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The transport of motor cars by sea and rail

The transport of motor cars by sea and rail Trade between Great Britain and the European Continent has been carried on for centuries but has developed most rapidly in the last hundred years or so consequent upon the construction of railways which facilitated the movement of passengers and goods to ports and upon the provision by the railways of crosschannel steamer services. Transhipment at ports was necessary until 1918 when ferry ships carrying trains or wagons across the sea were introduced between Richborough and Calais by the War Department these vessels began to operate a civil service between Harwich and Zeebrugge in 1924, but the facility was still confined to rail traffic. http://www.deepdyve.com/assets/images/DeepDyve-Logo-lg.png The Tourist Review Emerald Publishing

The transport of motor cars by sea and rail

The Tourist Review , Volume 11 (1): 5 – Jan 1, 1956

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Publisher
Emerald Publishing
Copyright
Copyright © Emerald Group Publishing Limited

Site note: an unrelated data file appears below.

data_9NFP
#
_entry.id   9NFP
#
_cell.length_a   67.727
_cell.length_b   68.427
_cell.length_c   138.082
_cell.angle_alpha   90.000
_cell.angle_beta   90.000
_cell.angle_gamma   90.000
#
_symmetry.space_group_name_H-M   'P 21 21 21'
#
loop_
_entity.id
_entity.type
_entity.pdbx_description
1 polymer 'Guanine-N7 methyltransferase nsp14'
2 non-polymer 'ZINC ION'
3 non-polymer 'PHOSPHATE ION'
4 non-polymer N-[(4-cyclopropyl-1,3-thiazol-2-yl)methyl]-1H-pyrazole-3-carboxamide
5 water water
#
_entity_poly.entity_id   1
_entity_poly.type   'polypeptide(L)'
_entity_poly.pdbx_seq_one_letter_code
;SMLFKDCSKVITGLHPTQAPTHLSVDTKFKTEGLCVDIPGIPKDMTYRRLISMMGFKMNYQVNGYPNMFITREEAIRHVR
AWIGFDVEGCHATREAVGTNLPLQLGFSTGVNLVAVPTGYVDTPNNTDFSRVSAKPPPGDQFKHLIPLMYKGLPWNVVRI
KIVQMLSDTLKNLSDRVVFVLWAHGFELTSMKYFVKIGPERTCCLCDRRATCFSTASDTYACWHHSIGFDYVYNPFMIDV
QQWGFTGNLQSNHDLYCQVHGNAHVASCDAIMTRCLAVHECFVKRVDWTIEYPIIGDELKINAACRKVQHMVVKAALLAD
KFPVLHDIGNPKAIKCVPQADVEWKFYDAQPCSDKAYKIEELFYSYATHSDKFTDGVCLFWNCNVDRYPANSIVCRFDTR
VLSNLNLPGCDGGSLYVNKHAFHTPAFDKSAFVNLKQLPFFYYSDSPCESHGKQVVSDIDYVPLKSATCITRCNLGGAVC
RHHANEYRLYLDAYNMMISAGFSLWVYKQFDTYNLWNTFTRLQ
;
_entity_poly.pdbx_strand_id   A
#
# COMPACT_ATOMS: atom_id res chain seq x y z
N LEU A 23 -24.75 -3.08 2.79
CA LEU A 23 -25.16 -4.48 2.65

ISSN
0251-3102
DOI
10.1108/eb059765
Publisher site
See Article on Publisher Site

Abstract

Trade between Great Britain and the European Continent has been carried on for centuries but has developed most rapidly in the last hundred years or so consequent upon the construction of railways which facilitated the movement of passengers and goods to ports and upon the provision by the railways of crosschannel steamer services. Transhipment at ports was necessary until 1918 when ferry ships carrying trains or wagons across the sea were introduced between Richborough and Calais by the War Department these vessels began to operate a civil service between Harwich and Zeebrugge in 1924, but the facility was still confined to rail traffic.

Journal

The Tourist ReviewEmerald Publishing

Published: Jan 1, 1956

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